— A coach who, after one of those players was murdered by a teammate, ordered his players and assistant coaches to portray the murder victim as a drug dealer to explain how he got the money for tuition.
— A coach who flew to the home of the other illegally funded player in an attempt to persuade that player’s mother to lie about where the tuition money came from.
— A coach who pretended to be that player’s father in a phone call to the school’s financial aid office, which was made to determine what evidence the school had against the coach.
Dave Bliss did all of those things during his time at Baylor, which led to his resignation in August 2003 and to severe NCAA penalties: Along with a long probation and scholarship reductions, the Bears were prohibited from playing nonconference games in 2005-06. Bliss, for his part, was given a 10-year show-cause penalty, which effectively ended his NCAA career because no member school would dare hire someone with such a punishment attached to his name.
But that didn’t stop a Christian high school in Las Vegas from hiring the 73-year-old Bliss to be its boys’ basketball coach and athletic director.
“There’s a great documentary he’s put out there on his testimony, and that is the one thing everybody needs to see right now. That he’s a man of Christ,” September Wilson, a coach and teacher at Cavalry Chapel Christian School, told the Las Vegas Review-Journal in confirming that the school had hired Bliss.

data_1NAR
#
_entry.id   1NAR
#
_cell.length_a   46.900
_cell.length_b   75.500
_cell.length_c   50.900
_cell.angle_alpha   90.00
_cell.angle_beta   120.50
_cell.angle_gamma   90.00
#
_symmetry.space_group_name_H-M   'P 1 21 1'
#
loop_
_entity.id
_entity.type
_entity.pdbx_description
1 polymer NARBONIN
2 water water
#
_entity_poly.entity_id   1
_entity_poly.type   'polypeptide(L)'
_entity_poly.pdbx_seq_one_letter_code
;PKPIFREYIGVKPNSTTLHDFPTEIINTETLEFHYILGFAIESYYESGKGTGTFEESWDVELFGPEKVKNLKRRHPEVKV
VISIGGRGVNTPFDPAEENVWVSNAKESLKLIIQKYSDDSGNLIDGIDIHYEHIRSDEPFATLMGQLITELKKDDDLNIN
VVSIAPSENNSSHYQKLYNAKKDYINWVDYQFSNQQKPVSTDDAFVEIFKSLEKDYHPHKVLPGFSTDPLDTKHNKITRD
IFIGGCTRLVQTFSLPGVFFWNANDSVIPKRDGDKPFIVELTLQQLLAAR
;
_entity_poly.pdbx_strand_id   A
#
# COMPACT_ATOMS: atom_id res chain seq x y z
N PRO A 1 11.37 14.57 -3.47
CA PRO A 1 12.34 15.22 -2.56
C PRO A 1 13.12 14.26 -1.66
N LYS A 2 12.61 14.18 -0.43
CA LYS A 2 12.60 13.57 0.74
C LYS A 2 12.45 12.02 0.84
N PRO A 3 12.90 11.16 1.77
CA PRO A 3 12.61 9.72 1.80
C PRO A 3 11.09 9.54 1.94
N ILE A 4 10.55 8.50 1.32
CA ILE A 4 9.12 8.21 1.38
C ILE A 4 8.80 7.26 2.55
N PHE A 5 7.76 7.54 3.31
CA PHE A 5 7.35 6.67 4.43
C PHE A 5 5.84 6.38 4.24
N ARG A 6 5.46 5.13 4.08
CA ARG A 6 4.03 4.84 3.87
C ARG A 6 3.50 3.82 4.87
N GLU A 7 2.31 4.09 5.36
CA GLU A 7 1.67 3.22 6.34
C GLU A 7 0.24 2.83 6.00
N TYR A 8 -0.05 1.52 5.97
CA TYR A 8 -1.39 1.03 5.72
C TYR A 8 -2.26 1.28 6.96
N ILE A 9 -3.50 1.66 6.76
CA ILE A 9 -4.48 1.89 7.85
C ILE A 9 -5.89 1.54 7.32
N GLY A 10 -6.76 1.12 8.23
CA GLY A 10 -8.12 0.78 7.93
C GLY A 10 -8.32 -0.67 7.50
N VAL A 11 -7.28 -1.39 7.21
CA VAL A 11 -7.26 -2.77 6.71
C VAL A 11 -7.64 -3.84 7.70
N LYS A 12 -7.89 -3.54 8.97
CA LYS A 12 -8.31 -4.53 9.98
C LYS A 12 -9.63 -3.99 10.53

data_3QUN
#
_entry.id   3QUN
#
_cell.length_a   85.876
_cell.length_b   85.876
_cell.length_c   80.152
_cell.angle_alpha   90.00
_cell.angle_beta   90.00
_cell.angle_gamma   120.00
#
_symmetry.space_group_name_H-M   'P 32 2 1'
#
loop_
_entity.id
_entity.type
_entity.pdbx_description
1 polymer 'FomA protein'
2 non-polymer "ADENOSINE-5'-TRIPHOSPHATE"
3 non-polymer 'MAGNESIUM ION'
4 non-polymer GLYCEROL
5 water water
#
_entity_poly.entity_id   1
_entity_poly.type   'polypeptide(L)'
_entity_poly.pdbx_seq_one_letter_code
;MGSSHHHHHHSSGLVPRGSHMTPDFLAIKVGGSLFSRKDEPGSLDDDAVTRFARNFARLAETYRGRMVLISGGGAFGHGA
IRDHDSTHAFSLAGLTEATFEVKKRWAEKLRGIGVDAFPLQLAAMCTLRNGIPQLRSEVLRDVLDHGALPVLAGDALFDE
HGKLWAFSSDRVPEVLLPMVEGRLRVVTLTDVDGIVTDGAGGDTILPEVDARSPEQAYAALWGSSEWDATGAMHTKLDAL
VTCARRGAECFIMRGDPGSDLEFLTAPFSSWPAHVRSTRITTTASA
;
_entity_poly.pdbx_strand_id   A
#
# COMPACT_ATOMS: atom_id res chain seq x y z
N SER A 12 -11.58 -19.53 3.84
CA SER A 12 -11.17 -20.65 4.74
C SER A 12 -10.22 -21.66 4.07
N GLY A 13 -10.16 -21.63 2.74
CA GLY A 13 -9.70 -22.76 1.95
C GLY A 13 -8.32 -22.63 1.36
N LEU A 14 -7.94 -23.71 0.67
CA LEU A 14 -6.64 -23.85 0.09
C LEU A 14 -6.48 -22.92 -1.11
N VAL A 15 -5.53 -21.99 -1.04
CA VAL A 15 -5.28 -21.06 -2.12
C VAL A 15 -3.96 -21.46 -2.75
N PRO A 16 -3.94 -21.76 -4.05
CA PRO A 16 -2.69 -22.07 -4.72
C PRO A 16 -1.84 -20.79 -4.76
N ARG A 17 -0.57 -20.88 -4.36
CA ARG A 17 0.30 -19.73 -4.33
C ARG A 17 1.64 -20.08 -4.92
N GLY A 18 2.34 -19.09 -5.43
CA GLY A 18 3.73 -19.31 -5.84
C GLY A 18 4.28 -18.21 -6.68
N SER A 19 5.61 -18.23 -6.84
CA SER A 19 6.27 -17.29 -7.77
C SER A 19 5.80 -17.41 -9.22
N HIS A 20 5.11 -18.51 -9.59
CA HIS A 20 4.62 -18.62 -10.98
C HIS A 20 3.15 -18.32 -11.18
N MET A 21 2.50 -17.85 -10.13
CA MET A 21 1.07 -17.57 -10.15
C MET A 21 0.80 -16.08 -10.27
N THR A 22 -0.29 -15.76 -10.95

Ah yes, the documentary. Earlier this year, Showtime aired “Disgraced,” which chronicled the Baylor scandal. In the film, Bliss repeated his assertion that Patrick Dennehy — the Baylor player who was murdered by teammate Carlton Dotson in 2003 — was a drug dealer, even though no evidence has surfaced to support that claim.
“He was the worst,” Bliss said in the film.
Southwestern Christian University, the NAIA college where Bliss had coached since 2015, announced his resignation just a couple of days later.
“He sees himself as a victim,” Pat Kondelis, the director of “Disgraced,” told the Houston Press. “There’s some truth to what Dave says. Every coach cheats. That’s something that he told me many times. ‘I didn’t do anything differently than what any of these coaches do on a daily basis but for the coverup.’ Dave went way farther than anybody really has, and this became the biggest scandal in college basketball history. But Dave doesn’t take any responsibility for what happened. He still does not.”